3 Abilities of the Leader of a Remote Team and the Courses I Recommend for Their Development
A paper published in 2020 by the Harvard Business Review stated that productivity is closely related to the way teams are managed by their leaders. And the pandemic challenged managers to develop leadership abilities for the remote teams.
Today, regardless of whether the employees go back to the office, work remotely or in a hybrid style, their managers still need to develop the abilities that allow them to manage decentralized teams.
Here are three abilities that I think a leader needs in the context of the remote work style:
What works in an environment where all employees are physically present at the office does not always work in a remote context.
For example, the work-from-the-office style is naturally and mainly based on synchronous communication, which is not always the case when each member of the team is working remotely and the information exchange takes places in an asynchronous manner (through messaging, e-mails, etc.)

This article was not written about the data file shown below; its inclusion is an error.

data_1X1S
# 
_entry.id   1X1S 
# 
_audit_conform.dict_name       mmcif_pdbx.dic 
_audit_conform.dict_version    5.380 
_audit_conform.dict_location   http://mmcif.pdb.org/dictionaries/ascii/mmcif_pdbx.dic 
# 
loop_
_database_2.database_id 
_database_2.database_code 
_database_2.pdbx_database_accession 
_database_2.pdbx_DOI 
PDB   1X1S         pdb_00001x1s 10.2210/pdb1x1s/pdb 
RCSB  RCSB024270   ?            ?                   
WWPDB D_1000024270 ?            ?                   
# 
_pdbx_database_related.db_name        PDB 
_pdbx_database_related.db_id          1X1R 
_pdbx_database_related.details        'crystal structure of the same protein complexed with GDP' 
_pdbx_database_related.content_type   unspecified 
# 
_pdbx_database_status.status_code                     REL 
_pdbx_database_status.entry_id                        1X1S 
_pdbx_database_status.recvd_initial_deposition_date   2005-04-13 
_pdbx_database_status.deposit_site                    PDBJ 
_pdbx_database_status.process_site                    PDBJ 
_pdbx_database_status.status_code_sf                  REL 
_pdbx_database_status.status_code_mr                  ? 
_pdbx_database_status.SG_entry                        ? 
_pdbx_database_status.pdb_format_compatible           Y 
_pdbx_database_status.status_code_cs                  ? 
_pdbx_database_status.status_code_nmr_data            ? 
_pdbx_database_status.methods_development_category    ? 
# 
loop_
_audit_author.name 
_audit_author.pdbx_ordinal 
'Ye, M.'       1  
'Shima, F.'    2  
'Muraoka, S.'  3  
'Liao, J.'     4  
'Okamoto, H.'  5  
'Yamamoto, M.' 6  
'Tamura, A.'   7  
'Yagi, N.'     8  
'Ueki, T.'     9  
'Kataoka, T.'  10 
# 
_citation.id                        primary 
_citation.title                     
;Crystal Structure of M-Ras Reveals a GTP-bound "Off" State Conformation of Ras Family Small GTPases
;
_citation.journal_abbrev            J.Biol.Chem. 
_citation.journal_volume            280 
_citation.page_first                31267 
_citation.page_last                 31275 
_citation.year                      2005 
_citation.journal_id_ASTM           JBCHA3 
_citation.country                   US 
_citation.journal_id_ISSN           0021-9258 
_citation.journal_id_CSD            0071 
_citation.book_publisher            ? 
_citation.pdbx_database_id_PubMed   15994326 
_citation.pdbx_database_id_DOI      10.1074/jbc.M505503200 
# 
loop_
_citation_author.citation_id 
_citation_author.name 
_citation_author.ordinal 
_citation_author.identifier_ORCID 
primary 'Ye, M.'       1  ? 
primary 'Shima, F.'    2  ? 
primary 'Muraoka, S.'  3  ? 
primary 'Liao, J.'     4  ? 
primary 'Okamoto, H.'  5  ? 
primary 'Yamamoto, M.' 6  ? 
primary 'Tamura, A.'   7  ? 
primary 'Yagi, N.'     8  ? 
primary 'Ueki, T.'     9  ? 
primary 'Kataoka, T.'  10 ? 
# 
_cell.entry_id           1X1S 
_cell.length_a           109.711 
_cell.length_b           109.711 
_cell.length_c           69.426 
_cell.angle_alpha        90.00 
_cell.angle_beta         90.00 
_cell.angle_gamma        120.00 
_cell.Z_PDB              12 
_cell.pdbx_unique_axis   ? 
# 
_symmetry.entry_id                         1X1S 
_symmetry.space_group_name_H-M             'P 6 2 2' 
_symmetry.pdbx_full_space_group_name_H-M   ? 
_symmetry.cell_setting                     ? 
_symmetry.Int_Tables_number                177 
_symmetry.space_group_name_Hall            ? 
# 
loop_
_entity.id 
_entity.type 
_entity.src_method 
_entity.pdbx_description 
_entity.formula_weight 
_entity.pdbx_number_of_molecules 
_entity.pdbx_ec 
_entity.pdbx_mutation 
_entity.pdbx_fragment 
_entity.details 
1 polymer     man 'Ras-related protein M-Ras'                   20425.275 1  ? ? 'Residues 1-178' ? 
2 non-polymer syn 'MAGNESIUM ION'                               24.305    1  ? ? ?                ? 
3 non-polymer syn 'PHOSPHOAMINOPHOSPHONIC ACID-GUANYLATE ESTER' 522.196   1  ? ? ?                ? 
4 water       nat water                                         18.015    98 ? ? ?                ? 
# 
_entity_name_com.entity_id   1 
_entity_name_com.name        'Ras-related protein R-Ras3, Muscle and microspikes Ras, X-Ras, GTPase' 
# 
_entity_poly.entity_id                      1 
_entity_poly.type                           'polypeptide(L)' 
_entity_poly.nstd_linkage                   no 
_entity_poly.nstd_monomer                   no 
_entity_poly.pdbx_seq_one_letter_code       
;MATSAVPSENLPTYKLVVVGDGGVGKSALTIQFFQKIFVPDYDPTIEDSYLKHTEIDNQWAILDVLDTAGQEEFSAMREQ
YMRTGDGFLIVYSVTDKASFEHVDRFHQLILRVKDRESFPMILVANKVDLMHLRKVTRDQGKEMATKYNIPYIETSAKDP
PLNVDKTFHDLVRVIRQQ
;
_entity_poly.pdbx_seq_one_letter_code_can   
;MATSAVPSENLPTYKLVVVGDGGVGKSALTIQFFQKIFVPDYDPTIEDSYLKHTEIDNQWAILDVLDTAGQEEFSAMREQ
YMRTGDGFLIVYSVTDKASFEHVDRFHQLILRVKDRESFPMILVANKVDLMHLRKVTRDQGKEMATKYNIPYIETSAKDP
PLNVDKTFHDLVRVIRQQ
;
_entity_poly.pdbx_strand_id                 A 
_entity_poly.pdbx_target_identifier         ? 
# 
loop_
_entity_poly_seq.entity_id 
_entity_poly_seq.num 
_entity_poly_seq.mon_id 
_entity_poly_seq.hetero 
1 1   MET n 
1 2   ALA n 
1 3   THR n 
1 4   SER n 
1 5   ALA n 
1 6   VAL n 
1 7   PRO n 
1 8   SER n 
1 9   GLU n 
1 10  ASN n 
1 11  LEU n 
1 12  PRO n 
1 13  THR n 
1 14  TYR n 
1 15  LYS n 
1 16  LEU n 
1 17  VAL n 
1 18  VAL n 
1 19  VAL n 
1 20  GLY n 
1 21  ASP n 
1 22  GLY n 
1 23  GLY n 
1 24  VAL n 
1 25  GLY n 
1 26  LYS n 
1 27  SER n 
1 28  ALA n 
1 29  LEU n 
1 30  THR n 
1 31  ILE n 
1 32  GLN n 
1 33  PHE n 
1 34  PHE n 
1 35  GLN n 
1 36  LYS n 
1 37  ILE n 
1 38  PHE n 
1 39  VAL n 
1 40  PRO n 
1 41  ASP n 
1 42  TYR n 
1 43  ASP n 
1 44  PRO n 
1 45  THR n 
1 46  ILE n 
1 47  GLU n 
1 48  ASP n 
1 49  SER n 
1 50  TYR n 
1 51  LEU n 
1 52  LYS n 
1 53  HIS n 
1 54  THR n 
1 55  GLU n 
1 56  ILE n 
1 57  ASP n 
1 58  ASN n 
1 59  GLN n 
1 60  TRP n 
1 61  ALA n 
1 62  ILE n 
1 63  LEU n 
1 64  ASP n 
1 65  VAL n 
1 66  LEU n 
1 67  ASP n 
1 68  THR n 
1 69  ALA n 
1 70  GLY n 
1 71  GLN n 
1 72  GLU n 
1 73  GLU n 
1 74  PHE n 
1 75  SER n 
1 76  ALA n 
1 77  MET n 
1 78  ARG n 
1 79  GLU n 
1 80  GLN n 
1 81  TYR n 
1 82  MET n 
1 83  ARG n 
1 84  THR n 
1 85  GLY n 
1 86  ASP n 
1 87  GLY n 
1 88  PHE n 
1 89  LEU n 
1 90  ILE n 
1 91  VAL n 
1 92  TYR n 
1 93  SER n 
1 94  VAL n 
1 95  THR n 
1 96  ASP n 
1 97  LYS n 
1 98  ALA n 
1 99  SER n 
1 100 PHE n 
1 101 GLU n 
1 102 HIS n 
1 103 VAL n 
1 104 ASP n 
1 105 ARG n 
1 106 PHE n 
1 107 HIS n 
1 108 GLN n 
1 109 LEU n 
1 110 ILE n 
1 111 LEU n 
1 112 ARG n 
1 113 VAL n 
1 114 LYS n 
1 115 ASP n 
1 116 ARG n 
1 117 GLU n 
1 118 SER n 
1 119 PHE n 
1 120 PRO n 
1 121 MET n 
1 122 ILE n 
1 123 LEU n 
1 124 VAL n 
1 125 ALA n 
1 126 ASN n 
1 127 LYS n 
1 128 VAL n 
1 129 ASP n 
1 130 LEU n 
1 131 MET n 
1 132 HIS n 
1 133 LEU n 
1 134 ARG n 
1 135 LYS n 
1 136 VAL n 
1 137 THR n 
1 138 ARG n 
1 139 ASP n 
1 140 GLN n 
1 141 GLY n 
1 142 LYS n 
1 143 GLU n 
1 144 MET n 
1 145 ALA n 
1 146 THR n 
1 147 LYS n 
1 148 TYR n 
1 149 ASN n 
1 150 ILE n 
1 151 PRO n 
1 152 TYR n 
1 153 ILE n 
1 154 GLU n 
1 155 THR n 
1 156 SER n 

You will have to identify and adapt to using those technologies and communication channels that best serve the needs of your team.
When all team members are present in the same space a more relaxed, familiar atmosphere tends to develop and it allows the kind of jokes and funny stories all team members will later on remember with a smile. In the context of a decentralized team that works remotely, such a thing is not possible. This is where your creativity comes in. Reflect on how you can facilitate moments of personal connection among team members beyond the meetings where you discuss your work and tasks. You will find a couple of useful tips here.
Understanding cultural differences
The remote work style breaks national cultural barriers and creates opportunities of collaboration among team mates living and working in different parts of the world, often on different time zones, with different customs, needs and understanding of certain terms.
We often don’t realize just how diverse linguistic nuances are, and how the slang and the jargon of the industry might have different meanings in different cultures.
Make sure to create an open and inclusive dialog with all the team members so that they are all aware of the communication differences that might occur or the different expectations of other team members.
Here is a book that might come in handy for that goal.
And for your development as a leader, here is a list of online courses that I think you might find useful: